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Bible Commentaries

Kingcomments on the Whole Bible

Jeremiah 12

Verses 1-6

The Prosperity of the Wicked


As a result of the murder plans plotted against him at the end of the previous chapter, a problem arises for Jeremiah, and that is how it is possible that the wicked can be so prosperous (Jer 12:1). It is not that he doubts the righteousness of the LORD (cf. Psa 145:17a). He knows that the LORD’s righteousness would become apparent if he would assail Him with questions about His actions. He knows that the LORD has reasons for His actions. But what are those reasons? That is what he wants to know and that is why he wants to speak to the LORD about His judgments, about His way of judging.

Jeremiah asks the LORD the question of why the wicked prosper. He cannot understand that. It is the “why” of the God-fearing heart that wonders how the LORD, Who is righteous, permits the wicked to prosper instead of intervening and judging them. How can the wicked be at ease while they “deal in treachery”?

He wrestles with the same questions that Job and Asaph wrestled with (Job 21:7; Psa 73:2-3; cf. Psa 94:3; Hab 1:12-17). Of these struggles Jeremiah should know. He should also know the conclusion that Asaph came to: that he and we too should perceive the end of the wicked (Psa 73:17-18). It means that we are aware of what the end will be for the wicked.

Before we get to that point, we see that we have to go through experiences ourselves in order to come to the same conclusion that others have come to by experience. We torment ourselves with this question until we go into the sanctuary and pay attention to their end. The problem of the prosperity of the wicked in the light of the righteousness of God is nowhere directly resolved in Scripture. The ultimate answer lies in faith in the sovereign wisdom and righteousness of God.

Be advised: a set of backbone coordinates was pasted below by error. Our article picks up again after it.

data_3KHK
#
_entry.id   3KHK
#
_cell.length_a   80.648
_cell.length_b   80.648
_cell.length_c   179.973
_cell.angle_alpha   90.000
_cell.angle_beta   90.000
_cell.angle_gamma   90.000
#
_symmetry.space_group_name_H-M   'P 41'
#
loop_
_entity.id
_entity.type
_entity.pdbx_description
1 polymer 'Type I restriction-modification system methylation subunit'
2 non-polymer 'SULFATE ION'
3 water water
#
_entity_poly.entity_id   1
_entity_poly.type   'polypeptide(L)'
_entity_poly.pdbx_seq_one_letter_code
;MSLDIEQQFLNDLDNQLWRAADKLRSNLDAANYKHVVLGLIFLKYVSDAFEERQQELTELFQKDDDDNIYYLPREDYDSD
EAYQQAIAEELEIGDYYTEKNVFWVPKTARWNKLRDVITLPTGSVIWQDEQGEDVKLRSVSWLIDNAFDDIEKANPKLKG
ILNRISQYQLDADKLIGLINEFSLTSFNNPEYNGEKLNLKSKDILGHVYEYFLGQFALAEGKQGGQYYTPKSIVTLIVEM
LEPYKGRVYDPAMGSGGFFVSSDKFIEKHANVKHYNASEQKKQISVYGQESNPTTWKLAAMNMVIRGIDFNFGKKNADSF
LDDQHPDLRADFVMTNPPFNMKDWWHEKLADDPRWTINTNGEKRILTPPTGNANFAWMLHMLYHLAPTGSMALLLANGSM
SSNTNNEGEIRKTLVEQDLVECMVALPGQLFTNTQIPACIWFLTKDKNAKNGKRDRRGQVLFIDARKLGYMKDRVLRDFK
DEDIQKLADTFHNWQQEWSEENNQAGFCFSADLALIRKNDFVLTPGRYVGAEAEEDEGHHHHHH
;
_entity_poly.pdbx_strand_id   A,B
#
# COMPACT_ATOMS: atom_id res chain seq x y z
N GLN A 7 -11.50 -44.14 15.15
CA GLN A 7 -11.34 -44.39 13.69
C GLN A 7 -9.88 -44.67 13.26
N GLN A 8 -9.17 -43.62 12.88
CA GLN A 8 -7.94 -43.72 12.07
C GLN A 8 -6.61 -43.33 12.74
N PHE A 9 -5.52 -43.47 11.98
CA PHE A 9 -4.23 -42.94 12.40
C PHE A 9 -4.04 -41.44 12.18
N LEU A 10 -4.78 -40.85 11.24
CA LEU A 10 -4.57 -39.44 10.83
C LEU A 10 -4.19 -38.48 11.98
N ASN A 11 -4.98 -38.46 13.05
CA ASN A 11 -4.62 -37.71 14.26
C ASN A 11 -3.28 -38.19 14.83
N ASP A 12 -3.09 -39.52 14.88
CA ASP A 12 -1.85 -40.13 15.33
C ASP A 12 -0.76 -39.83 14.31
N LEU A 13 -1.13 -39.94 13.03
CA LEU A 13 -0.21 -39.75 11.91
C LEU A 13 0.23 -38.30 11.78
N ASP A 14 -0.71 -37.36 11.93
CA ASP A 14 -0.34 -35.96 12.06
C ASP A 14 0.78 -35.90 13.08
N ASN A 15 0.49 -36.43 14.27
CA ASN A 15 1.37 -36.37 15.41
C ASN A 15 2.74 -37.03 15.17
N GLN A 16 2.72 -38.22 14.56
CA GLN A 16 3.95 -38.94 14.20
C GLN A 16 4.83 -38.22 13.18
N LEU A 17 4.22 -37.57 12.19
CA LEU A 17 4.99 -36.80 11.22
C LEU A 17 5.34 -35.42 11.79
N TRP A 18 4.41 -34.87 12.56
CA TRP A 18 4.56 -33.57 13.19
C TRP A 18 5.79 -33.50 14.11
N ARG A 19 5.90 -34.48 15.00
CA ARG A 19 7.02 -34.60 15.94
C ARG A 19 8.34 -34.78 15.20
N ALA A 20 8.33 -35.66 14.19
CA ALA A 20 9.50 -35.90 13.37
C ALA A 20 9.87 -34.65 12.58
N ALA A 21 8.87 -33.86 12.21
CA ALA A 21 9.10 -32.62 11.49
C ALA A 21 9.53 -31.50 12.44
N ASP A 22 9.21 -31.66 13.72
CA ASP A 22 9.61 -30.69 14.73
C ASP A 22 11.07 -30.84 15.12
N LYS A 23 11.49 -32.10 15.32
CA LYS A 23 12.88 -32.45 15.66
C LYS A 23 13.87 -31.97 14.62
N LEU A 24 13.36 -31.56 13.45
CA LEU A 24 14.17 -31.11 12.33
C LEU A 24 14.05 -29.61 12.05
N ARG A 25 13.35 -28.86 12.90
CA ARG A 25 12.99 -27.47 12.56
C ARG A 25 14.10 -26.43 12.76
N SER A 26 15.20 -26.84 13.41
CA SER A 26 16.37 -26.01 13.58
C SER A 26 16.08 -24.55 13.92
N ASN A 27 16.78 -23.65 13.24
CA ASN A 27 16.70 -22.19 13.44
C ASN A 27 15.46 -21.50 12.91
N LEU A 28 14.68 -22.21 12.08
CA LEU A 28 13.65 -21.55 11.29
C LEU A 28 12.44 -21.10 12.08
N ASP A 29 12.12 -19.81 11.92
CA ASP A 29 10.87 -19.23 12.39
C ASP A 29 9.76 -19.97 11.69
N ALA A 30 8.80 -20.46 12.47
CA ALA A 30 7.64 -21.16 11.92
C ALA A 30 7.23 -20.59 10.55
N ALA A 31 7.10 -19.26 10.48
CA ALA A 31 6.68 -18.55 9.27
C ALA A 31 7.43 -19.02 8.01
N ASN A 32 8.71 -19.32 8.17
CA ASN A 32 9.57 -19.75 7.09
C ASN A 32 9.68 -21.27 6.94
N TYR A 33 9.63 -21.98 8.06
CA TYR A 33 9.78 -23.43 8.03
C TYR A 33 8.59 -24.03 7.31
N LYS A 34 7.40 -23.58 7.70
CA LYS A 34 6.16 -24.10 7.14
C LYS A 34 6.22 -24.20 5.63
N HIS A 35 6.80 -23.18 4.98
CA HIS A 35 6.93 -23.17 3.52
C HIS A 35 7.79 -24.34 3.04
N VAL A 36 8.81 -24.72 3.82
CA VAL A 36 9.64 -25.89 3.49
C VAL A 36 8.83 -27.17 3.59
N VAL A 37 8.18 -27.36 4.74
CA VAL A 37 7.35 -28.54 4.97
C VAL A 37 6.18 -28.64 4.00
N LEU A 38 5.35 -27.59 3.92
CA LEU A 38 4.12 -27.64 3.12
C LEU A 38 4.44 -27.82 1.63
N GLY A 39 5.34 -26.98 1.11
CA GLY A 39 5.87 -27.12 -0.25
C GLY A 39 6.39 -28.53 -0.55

Jeremiah points out that it seems that the LORD is providing this prosperity for them who are of the world, but also belong to God’s people, yet among these people there is only a hypocritical confession of His Name (Jer 12:2). He says that it seems that the LORD has planted them and cared for them, for they have taken root, they can do what they want, and they produce fruit.

But that doesn’t square at all with what he knows about them. Jeremiah knows far too well that their prosperity only makes them appear outwardly righteous (Psa 1:3). Indeed, he also knows that in their hearts they are far from the LORD (cf. Isa 29:13; Eze 33:31; Mt 15:8; Mk 7:6). It is people today who go to church, talk about religious things and yet live in unrighteousness and go wayward ways.

Jeremiah becomes impatient to see them continue to live on while he suffers so much. He points out to the LORD the contrast between the wicked and himself. Without being haughty, he can say that his heart is with the LORD in truth and that it is far from hypocrisy (Jer 12:3). When will the LORD put an end to this dishonesty? He asks the LORD to judge these hypocrites like sheep for slaughter.

How long must it be that things are going well for the wicked and bad for the land (Jer 12:4)? The land is mourning because of the desolation as a result of the drought. Whatever crop is on it has withered and produces nothing to live on. The effects of the people’s sins can be seen in nature. Because of the evil “of those who dwell in it”, that is, of those who possess the land, the land and the beasts perish. Because of their sins, the LORD had to withhold the rain.